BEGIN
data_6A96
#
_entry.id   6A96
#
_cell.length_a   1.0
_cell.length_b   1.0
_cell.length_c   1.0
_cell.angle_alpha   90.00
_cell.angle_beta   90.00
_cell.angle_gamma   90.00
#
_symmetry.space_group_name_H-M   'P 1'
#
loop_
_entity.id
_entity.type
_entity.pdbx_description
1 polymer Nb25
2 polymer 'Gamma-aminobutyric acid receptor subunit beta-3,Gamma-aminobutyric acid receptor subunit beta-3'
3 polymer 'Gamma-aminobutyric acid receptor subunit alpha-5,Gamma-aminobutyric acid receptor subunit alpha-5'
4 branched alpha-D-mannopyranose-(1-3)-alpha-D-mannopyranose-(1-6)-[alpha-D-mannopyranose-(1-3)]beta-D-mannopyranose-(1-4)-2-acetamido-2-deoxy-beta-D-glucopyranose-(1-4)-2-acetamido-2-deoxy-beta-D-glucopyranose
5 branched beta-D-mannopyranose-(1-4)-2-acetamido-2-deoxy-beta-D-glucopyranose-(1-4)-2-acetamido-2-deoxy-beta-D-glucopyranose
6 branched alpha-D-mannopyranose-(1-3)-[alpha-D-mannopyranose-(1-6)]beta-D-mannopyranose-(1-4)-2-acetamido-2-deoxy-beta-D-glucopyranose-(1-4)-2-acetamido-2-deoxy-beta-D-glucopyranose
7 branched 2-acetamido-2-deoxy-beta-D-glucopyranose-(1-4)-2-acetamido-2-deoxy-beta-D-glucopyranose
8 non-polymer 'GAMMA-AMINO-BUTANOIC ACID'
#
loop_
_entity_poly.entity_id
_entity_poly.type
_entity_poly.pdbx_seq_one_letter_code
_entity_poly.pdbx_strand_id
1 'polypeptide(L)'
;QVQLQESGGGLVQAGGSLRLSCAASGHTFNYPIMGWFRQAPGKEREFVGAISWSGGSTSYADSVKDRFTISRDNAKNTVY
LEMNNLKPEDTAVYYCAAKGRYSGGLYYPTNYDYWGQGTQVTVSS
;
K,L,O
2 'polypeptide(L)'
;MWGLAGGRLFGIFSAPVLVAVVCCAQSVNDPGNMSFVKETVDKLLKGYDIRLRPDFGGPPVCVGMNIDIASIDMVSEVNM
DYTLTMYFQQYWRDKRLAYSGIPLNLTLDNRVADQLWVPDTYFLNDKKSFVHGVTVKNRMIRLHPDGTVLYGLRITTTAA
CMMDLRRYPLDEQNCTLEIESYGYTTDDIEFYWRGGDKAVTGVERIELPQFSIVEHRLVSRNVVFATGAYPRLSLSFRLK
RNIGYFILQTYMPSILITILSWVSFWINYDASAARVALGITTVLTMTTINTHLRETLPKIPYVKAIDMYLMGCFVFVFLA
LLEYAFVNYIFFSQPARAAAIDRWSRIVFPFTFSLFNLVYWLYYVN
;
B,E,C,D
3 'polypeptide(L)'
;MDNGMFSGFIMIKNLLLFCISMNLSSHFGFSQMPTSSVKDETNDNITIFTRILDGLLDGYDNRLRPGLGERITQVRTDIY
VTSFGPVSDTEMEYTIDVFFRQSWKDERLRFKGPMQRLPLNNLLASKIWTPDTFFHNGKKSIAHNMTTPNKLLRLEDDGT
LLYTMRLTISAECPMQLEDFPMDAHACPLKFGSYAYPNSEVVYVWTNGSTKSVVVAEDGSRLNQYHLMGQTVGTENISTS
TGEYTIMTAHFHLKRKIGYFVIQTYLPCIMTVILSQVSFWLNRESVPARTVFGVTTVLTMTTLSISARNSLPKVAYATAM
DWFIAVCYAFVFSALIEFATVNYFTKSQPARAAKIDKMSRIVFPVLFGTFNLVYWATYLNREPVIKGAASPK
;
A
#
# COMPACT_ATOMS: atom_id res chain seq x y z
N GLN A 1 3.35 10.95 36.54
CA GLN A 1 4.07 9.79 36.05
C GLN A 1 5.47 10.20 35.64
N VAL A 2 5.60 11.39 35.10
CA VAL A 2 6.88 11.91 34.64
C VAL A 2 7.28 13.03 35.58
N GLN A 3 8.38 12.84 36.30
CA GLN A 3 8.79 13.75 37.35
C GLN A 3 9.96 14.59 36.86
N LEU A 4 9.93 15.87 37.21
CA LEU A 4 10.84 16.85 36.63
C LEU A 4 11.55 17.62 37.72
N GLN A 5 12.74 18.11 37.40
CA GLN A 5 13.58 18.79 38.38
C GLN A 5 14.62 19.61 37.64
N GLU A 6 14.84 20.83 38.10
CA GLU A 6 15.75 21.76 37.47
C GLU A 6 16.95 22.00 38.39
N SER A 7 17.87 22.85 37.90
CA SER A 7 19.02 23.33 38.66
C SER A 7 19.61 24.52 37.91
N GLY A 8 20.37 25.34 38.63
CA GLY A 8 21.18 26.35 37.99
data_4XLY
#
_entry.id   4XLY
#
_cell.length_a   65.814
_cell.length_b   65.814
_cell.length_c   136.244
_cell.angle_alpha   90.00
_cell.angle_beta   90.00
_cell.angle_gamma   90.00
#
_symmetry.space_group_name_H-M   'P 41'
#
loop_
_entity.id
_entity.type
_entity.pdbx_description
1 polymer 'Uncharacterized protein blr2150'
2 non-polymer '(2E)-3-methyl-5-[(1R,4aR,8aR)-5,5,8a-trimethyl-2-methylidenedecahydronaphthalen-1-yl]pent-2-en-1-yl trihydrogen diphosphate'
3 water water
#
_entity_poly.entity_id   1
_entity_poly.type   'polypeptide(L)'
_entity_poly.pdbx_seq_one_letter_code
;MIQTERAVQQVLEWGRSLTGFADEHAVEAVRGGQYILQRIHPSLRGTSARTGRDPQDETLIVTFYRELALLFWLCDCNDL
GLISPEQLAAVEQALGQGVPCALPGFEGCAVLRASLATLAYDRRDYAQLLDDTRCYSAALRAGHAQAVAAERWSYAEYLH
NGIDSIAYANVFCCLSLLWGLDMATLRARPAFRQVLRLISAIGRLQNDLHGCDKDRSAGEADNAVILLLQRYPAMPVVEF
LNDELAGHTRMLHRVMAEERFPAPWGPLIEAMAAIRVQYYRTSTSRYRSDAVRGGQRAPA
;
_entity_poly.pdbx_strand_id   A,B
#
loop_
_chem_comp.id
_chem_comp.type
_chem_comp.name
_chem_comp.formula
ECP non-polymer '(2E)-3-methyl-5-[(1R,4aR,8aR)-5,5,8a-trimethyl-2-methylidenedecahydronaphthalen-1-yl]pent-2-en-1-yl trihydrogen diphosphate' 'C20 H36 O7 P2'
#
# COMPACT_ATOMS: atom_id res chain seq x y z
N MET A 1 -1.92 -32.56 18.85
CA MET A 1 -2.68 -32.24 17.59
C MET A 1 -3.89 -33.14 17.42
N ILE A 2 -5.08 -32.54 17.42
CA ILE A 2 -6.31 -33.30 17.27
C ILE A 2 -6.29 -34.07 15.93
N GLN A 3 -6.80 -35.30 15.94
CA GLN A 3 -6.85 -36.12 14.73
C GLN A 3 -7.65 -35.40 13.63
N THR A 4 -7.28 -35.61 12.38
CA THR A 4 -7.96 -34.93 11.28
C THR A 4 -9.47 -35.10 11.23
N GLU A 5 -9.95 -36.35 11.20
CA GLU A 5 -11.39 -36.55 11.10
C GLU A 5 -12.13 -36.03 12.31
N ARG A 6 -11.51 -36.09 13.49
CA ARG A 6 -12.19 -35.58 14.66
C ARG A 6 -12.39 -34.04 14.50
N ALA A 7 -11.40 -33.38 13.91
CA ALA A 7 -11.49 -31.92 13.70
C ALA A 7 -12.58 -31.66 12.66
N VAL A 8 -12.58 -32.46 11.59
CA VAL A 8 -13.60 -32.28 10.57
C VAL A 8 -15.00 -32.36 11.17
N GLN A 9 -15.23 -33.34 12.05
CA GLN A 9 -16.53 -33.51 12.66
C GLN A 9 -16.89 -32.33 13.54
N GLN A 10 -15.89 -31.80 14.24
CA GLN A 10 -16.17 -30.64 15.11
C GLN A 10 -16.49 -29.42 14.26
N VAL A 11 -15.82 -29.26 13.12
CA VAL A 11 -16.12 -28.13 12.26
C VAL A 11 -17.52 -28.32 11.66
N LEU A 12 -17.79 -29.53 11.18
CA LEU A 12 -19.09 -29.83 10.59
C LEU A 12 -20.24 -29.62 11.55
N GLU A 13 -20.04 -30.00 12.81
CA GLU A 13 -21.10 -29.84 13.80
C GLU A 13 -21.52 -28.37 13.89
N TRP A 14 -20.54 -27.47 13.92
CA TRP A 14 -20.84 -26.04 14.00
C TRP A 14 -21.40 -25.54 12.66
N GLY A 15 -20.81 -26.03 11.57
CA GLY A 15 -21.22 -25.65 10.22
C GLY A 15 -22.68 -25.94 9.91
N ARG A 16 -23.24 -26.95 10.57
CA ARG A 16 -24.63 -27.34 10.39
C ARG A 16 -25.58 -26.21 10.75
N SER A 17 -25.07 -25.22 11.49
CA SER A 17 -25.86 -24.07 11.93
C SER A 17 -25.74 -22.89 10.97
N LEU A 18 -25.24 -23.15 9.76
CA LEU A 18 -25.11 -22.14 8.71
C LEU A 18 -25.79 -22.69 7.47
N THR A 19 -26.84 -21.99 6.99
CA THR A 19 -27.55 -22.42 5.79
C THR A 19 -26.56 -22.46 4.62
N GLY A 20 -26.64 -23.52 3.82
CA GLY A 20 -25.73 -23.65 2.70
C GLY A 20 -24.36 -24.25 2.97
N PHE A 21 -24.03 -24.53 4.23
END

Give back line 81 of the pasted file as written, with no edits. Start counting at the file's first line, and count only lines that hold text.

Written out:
#